The 1959 movie reduced most of the overt religious scenes to the very short scenes mentioned, until the final section when Ben-Hur’s life joins that of Jesus. But the movie incorporated Christian symbols to show that all of Ben-Hur’s life was a quest for spiritual rebirth and healing. There is a scripture in the New Testament that expresses what the movie symbolism does:

“But whosoever drinketh of the water that I shall give him shall never thirst; but the water that I shall give him shall be in him a well of water springing up into everlasting life.” [John 4:14]

Water is used throughout the movie as the symbol for the life Ben-Hur needs. Early in the movie after Ben-Hur has rejected Messala’s request that he betray certain Jewish people to the Romans, Ben-Hur is shown washing his hands, a ritual for beginning a meal in his household. It is also symbolic—he is washing away his old life that included Messala, who has become corrupt and would corrupt Ben-Hur.

The water that Jesus gives Ben-Hur in Nazareth restores his life, and more than that, as Ben-Hur later tells Balthazar, it gives him the will to live. Symbolically, it is “living water”—part of the Savior Himself. Gazing into the eyes of his benefactor, Ben-Hur is changed, and his expression reflects that change.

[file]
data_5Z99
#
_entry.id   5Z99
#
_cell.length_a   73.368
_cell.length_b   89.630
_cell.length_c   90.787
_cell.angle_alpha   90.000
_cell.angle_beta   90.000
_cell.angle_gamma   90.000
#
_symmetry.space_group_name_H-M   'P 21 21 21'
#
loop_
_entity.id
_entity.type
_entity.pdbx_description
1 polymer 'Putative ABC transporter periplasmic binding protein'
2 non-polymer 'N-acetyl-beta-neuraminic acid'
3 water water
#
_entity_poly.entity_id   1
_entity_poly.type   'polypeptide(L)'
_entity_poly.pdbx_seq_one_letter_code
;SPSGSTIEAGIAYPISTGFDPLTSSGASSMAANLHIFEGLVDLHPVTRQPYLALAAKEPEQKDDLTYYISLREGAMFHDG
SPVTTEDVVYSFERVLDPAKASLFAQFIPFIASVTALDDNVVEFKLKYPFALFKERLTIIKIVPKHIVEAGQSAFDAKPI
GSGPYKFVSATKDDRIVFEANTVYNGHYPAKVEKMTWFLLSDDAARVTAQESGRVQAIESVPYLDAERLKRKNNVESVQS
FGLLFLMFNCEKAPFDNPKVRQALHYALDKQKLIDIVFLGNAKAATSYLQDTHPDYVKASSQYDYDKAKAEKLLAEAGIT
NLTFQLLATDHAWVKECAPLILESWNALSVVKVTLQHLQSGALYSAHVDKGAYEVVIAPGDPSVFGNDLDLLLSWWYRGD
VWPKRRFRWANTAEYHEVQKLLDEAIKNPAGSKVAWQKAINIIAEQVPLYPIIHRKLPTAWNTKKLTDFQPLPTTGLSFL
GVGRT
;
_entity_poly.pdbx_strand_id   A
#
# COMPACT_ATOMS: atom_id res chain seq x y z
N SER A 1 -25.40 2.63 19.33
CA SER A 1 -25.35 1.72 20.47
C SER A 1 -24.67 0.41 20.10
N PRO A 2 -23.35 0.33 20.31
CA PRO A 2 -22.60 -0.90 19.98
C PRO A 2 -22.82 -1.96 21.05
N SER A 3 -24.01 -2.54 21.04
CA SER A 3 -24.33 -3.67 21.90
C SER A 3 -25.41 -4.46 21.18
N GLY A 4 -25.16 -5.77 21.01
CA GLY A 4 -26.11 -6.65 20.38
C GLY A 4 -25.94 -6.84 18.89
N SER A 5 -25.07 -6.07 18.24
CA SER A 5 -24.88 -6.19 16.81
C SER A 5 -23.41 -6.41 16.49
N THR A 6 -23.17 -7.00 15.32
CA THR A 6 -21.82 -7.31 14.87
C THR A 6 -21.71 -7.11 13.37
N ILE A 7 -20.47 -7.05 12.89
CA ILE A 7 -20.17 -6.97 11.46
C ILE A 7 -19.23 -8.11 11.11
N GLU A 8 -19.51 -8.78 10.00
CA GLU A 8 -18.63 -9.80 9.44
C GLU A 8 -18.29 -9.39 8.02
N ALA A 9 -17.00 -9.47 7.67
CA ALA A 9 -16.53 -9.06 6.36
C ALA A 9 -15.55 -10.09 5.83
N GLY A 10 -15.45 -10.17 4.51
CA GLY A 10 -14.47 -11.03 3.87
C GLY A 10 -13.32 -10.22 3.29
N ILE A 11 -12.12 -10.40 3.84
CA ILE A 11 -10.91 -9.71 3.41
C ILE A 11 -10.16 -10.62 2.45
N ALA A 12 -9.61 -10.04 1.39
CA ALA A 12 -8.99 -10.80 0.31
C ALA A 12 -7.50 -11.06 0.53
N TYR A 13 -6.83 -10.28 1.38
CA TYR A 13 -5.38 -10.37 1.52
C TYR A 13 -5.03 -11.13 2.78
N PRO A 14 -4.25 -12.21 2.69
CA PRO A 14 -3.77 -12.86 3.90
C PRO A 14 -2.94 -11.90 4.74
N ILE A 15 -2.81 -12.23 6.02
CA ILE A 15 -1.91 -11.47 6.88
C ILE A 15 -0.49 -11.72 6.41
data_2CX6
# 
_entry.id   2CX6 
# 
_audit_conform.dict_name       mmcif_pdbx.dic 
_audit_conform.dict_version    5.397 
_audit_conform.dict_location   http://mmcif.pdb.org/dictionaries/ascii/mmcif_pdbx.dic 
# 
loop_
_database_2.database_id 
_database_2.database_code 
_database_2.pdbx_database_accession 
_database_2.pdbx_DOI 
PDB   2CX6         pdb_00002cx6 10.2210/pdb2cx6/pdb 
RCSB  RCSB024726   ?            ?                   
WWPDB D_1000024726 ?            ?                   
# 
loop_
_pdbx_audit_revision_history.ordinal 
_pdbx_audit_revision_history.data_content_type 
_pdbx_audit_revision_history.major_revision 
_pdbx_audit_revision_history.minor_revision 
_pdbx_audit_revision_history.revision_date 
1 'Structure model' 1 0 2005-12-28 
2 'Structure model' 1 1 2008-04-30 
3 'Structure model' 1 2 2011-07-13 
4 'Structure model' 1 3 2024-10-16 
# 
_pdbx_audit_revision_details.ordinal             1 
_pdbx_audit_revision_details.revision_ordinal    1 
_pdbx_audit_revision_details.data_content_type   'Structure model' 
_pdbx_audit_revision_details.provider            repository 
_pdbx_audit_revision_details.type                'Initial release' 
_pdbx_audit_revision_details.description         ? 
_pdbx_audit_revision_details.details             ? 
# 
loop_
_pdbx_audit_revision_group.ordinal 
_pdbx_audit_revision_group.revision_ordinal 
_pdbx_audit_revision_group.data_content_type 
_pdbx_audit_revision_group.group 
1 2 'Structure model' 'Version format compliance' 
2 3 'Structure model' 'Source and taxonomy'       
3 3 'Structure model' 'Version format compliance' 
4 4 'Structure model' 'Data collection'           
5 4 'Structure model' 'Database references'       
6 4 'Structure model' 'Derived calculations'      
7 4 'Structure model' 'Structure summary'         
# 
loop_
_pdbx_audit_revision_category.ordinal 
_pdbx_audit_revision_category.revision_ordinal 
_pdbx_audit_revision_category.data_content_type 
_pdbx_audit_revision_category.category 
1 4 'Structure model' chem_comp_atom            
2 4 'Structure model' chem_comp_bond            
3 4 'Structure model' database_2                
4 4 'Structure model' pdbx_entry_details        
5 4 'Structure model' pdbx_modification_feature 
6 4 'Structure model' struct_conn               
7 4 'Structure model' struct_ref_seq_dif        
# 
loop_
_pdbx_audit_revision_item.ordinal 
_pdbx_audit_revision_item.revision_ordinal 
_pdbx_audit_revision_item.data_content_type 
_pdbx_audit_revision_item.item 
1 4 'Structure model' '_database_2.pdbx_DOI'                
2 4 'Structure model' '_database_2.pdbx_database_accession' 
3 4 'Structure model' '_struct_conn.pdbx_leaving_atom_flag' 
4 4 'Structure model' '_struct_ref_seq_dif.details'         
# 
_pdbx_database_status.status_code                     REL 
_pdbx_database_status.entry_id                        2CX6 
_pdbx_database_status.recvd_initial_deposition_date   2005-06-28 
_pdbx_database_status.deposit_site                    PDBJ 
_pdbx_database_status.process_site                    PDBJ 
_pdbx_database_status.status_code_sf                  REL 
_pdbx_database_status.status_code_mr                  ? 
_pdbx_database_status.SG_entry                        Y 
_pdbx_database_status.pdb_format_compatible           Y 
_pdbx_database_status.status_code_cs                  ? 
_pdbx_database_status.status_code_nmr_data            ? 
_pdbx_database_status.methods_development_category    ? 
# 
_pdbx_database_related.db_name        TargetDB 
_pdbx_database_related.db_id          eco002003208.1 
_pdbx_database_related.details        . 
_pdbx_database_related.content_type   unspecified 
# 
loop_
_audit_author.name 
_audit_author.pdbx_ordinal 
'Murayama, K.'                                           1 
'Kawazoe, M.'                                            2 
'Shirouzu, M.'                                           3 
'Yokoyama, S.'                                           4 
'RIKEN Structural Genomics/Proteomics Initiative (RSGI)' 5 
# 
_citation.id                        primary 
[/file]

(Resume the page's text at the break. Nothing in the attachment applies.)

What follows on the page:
After three years as a Roman galley slave, Ben-Hur is given the chance to escape, and he uses the chance to save the life of the Roman officer who freed him—significantly, it is a water scene. The officer is knocked overboard in the battle, and Ben-Hur dives into the sea and saves him from drowning. Later, on a raft, he again saves the officer from committing suicide. They are rescued, and the Roman consul adopts Ben-Hur in gratitude. This is a symbolic baptism scene, with a rebirth to a new life.

Ben-Hur thinks he lives for revenge upon Messala, but when he faces the dying Messala, he forgives him, only to be given a new reason to hate Messala anew: that his mother and sister are not dead, but are instead lepers, worse than dead in a way. There is plenty of water in this scene—it is on the skins of the exhausted men in the form of heavy sweat. It washes the poison of revenge out of Ben-Hur’s system for a moment, but on Messala, it releases further evil.